When Metropolis premiered in Berlin in 1927, no one had seen anything like it. For Baltimoreans, the same is true today. The movie spills over with wonders, like a sci-fi horn of plenty - and in the restored version opening today for a week's run at the Senator, for the first time all the marvels fall into place.
Pauline Kael rightly noted that H.G. Wells called it "quite the silliest movie." Yet director-designer William Cameron Menzies must have looked at it before shooting Wells' Things to Come. George Lucas and Ridley Scott borrowed from it for Attack of the Clones and Blade Runner (among others), and so did John Huston for the Tower of Babel sequence in The Bible. James Whale's laboratories in Frankenstein and Bride of Frankenstein gave off the same whiff of retro-futuristic medievalism as the lair of Lang's mad scientist Rotwang, and Rotwang himself was reborn as the title character of Stanley Kubrick's Dr. Strangelove.
Every contemporary disaster movie owes something to Lang's rampaging flood scenes. And the movie's strain of apocalyptic religious imagery - including the Grim Reaper and embodiments of the Seven Deadly Sins - might have lodged in Ingmar Bergman's memory long before he made The Seventh Seal.
The original English-language release prints of Metropolis were versions from Hell - or, I should say, Hel. Distributors bet that Brits and Yanks wouldn't understand that Hel was a German female name, and thus excised a key character from the picture, eliminating the reason for the antagonism between master builder Joh Fredersen (Alfred Abel), the creator of the dream city Metropolis, and Rotwang (Rudolf Klein-Rogge), the inventor of a mechanical woman who almost brings it down.
Brain, hands, heart
In this 75th-anniversary digital restoration, painstakingly put together from the best original materials, we learn that Joh and Rotwang once vied for a beauty named Hel, who married Joh and died giving birth to his son Freder (Gustav Frohlich). Rotwang then constructed a nubile robot to assuage his grief and lost one of his own hands in the process.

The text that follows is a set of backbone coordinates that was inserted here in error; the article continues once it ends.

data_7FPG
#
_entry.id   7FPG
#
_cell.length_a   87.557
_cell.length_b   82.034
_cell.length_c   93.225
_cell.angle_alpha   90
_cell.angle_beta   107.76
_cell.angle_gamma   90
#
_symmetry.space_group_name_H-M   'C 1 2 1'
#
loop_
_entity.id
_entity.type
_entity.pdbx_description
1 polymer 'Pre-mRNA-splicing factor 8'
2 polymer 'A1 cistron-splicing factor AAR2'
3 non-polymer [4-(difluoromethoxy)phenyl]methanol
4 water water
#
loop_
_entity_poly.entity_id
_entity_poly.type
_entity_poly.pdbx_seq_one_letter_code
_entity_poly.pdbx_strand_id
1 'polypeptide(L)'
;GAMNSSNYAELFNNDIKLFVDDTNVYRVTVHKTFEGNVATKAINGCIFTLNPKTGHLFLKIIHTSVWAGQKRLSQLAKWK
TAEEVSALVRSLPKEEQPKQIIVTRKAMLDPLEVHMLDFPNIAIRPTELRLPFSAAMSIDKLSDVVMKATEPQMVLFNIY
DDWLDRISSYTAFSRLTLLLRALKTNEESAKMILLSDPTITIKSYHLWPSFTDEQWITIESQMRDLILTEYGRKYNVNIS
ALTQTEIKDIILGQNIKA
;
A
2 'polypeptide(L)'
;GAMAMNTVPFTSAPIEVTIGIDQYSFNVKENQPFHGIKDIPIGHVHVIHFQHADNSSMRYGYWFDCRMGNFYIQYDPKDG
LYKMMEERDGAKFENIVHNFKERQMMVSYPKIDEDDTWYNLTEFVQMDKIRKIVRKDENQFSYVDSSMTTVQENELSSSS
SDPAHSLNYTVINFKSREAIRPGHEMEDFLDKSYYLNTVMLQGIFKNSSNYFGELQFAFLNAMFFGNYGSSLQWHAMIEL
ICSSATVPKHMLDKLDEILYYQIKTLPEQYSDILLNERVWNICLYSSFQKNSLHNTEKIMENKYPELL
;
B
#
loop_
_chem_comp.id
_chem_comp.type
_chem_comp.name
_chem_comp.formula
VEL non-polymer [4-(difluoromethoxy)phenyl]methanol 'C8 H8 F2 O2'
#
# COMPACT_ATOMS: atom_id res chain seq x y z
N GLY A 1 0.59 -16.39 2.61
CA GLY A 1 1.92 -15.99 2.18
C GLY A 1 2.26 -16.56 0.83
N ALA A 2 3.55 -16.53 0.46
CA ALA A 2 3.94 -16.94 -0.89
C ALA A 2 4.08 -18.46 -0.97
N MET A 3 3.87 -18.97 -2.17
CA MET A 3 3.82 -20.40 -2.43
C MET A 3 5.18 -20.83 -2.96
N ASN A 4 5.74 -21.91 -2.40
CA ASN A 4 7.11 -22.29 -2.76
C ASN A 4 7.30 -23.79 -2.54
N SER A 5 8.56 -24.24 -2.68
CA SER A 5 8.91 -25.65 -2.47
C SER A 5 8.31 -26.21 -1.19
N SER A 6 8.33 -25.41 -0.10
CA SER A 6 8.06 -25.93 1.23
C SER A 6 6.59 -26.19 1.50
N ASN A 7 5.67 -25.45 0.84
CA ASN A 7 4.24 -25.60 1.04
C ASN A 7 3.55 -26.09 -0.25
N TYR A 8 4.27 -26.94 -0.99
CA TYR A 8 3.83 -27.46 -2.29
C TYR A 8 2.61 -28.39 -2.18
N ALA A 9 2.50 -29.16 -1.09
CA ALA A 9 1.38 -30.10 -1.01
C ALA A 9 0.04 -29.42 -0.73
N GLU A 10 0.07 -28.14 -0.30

When the action in Metropolis starts, and Joh orders Rotwang to give this robot the face of a woman called Maria (Brigitte Helm) - an idealist Joh wants to discredit - Rotwang seizes the opportunity to wreak mammoth vengeance.
As Joh requests, Rotwang does program the robot Maria to rouse the rabble and betray the nonviolent labor-organizing of the real Maria - Joh wants an excuse to clamp down on workers. But Rotwang also commands the robot to set off a self-destructive, hedonistic frenzy in the ruling class, destroying Joh's "rational," plutocratic social order.
Rotwang's scheme is all the sweeter because Joh's son, Freder, is the real Maria's true love and ally. Maria's message is that "the mediator between brain and hands must be the heart" - and Freder is that mediating heart incarnate, ready to make peace between rigid authorities and enraged mobs.
In a decade of warring "isms" like the 1920s, the hands-brain-heart analysis of society offered by Lang and his then-wife and co-writer, Thea Von Harbou, was criticized from the left and right alike. Today, those criticisms seem foolish - like attacking Dr. Jekyll and Mr. Hyde for touching on the id, ego and superego without being strictly Freudian. Lang's not a political philosopher, but an aesthetic visionary who sees the skyscraping community of Metropolis as a volatile group-character dwarfing individuals who contend with their own brain-hands-heart struggles.
The lead characters and performances vary wildly: Klein-Rogge's fierce, sensual Rotwang is the most formidable, and Frohlich's heavily made-up Freder the shakiest. But they magically coalesce in Lang's vision of the dysfunctional family of man.
At the top of society, stern patriarchs like Joh coddle sons of privilege like Freder, steering them toward Olympian athletics as well as a pleasure garden filled with courtesans playing hide and seek, and a red-light quarter named "Yoshiwara." (Both a sequence set outside a humongous stadium and most of the Yoshiwara episodes were cut from previous American prints.) When the robot Maria wiggles near-naked in front of wealthy men and winks at them with her mechanical eyes, these guys are lost. (Actually, what's nightmarish to us is how sexy the robot is when she's still just a featureless automaton.)
At society's bottom - and this society has several physical levels to its bottom, like a subterranean silo - workers are so weary of being human cogs in huge machines that when the false Maria ignites their Luddite revolt, they nearly abandon their own children to an ensuing flood. Aside from "brain," "hands" and "heart," perhaps the most frequently repeated word in the movie is "brothers" - and the simplest way to describe the remade world Lang envisions is as a brotherhood, not a top-heavy corporation.